Mr. D was grunting through a barely suppressed yawn (think Nero Wolfe) that anyone with an evolved mind knows that the "irreducible complexity" of small cells is a bogus argument against evolution, one only advanced by that killjoy cabal of clerical types who would twist any premise to confirm their preconceived conclusion of Creation.

Mr. B countered - with vivacity - that even the most minute constituent cell of a living organism was equipped with complex circuitry like a computer, and the idea that such an "active ingredient" could have evolved from simple undesigned matter is the sort of absurdity only a pompous pseudo-intellectual could sell himself and try to sell the world.

It won't surprise anyone, I hope, that Bethell's approach impassions me while Derbyshire's draws an answering yawn.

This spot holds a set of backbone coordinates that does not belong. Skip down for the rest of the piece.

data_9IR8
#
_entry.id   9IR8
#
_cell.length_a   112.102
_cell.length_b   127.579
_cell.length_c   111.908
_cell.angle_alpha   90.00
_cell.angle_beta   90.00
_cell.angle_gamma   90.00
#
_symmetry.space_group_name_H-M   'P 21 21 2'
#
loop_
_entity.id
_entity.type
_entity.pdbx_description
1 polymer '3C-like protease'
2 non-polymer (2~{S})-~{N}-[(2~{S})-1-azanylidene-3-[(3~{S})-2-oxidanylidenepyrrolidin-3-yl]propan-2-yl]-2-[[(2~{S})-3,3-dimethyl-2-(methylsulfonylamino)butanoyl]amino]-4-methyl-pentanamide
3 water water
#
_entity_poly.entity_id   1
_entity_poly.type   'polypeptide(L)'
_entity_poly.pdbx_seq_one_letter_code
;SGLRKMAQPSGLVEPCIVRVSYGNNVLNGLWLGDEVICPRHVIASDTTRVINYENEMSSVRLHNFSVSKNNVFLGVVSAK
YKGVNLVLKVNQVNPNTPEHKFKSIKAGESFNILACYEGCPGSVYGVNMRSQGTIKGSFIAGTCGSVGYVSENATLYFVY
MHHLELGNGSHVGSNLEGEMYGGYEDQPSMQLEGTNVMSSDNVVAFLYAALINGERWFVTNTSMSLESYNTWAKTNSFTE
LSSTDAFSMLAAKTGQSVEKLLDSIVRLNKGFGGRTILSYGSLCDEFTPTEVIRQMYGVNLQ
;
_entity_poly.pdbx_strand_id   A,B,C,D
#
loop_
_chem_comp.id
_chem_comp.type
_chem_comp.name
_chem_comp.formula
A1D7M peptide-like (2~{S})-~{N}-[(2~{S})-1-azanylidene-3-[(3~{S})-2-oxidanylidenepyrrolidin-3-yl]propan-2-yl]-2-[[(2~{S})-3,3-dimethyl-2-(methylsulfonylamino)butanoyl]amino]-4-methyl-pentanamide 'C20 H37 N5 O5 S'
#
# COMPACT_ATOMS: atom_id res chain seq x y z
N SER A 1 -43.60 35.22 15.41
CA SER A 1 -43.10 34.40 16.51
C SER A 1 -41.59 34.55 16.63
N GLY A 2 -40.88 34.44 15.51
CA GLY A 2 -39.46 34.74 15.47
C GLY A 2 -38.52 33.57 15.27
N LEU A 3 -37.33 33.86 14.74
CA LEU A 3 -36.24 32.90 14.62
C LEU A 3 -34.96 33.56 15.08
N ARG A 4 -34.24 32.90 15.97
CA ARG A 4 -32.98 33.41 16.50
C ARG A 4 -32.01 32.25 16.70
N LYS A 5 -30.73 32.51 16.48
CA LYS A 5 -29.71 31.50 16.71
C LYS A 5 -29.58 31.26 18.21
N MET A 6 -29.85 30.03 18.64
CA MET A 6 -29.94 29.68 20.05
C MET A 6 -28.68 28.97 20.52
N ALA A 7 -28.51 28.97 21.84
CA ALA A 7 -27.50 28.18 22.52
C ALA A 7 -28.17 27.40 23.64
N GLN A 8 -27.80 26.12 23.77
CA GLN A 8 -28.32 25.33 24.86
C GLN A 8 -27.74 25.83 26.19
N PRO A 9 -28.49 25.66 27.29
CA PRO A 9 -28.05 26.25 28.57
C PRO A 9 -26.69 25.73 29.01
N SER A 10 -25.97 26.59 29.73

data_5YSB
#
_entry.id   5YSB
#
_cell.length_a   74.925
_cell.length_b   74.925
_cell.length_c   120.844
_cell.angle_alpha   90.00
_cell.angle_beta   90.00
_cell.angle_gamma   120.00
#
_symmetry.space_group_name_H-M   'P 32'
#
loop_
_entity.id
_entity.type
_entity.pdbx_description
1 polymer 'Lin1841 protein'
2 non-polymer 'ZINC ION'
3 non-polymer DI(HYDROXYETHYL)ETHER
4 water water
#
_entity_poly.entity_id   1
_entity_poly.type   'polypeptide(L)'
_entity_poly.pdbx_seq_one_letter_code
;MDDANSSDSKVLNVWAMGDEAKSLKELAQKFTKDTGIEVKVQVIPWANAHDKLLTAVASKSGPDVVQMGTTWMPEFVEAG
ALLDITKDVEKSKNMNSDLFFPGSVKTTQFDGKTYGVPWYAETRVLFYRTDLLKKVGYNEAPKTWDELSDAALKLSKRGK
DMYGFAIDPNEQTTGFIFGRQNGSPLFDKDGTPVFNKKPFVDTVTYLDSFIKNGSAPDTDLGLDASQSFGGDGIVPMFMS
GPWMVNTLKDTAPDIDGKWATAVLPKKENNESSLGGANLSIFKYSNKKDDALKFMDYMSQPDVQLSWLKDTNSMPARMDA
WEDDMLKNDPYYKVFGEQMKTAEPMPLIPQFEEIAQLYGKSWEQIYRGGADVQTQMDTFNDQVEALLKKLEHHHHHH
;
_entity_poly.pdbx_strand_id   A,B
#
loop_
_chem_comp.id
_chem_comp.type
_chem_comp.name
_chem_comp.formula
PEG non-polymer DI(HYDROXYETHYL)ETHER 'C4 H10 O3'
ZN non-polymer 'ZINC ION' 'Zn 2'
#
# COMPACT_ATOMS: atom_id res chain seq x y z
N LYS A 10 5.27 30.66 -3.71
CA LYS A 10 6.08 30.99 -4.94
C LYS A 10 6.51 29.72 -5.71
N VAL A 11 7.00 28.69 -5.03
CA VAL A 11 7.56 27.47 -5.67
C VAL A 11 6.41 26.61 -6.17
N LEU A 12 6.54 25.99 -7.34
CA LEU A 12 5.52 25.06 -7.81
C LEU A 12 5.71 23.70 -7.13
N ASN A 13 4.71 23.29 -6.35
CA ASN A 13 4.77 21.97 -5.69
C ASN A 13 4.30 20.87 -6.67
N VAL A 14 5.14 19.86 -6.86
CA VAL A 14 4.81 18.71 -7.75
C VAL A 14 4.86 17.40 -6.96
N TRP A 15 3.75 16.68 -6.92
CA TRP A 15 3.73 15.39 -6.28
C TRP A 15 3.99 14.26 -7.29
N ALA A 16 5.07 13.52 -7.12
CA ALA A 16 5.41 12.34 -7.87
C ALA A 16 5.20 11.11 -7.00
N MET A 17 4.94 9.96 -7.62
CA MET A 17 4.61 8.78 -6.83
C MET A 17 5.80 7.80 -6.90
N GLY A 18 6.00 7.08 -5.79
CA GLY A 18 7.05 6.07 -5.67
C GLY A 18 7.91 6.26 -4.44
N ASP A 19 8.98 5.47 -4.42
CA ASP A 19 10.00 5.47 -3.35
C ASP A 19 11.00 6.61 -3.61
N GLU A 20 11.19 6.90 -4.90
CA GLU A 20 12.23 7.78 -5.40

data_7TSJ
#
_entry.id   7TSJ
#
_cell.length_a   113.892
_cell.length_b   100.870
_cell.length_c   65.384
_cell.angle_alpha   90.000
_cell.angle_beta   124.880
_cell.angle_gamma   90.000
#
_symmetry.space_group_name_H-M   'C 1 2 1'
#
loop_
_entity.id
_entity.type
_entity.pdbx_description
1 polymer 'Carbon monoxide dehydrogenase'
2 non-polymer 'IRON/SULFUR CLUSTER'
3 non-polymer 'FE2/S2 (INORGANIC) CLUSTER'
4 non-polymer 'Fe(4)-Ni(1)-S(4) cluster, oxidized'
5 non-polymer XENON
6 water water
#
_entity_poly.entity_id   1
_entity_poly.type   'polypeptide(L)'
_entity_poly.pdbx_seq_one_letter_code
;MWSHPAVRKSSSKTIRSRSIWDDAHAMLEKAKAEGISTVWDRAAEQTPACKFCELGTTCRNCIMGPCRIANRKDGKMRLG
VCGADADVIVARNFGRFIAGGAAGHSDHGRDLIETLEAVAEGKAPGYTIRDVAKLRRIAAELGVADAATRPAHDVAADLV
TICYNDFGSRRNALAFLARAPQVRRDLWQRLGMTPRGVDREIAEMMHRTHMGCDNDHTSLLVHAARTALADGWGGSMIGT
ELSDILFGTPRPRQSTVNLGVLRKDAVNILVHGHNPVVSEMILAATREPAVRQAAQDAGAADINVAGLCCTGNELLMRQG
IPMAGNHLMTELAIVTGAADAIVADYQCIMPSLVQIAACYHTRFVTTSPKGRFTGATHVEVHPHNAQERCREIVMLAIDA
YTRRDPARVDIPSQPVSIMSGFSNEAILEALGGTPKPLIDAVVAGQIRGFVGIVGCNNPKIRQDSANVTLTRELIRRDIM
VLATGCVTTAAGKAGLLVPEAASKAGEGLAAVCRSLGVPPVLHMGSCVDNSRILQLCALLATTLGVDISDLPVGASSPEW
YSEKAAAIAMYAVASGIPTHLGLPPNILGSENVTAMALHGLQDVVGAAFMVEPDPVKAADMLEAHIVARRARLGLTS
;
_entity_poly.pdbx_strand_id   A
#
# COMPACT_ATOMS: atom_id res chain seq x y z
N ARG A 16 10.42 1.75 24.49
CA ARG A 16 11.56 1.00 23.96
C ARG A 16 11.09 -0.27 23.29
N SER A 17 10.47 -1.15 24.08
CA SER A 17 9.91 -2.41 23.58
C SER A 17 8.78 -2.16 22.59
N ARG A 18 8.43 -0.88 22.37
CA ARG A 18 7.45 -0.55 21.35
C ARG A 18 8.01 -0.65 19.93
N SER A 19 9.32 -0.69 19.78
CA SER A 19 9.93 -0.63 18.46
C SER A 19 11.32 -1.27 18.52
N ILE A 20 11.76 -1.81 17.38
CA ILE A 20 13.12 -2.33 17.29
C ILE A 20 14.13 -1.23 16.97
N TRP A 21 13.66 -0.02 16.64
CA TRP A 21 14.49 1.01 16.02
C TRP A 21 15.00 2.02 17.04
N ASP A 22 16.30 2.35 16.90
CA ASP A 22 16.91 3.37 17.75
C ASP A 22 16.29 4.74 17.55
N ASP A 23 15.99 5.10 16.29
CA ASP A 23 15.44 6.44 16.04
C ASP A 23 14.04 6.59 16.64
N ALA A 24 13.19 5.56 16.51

But what I find most fascinating in all skirmishes of this type is how both miss a key point. Let's skip for a moment the question of whether the cell's being like a computer proves design. Computers themselves prove the world is designed; why get locked into cells?

The idea is simple. The theory of evolution says there is no mechanism to create right things in the world, there is only a way of eliminating wrong things. There is no trial and error, there is only error, with the result that a trial occurs by default only. Bad things can't survive, what remains is the self-sustaining, which we then define as good. Fine. Such a system could exist but it could not have within itself potential creative systems. If anything it naturally tends to spawn spontaneous and arbitrary properties, more likely to be troublesome by a factor of zillions to one.

The fact that the forces and properties existing in the world can be rearranged via human intervention to form a computer indicate a designer who anticipated that arrangement. To assume that all the parts for something so amazing were present for no purpose at all and a human mind could discover that possibility as a coincidental reconfiguration of reality is monstrously absurd.

The Larry Craig Affair (and not much of one---he didn't even get any)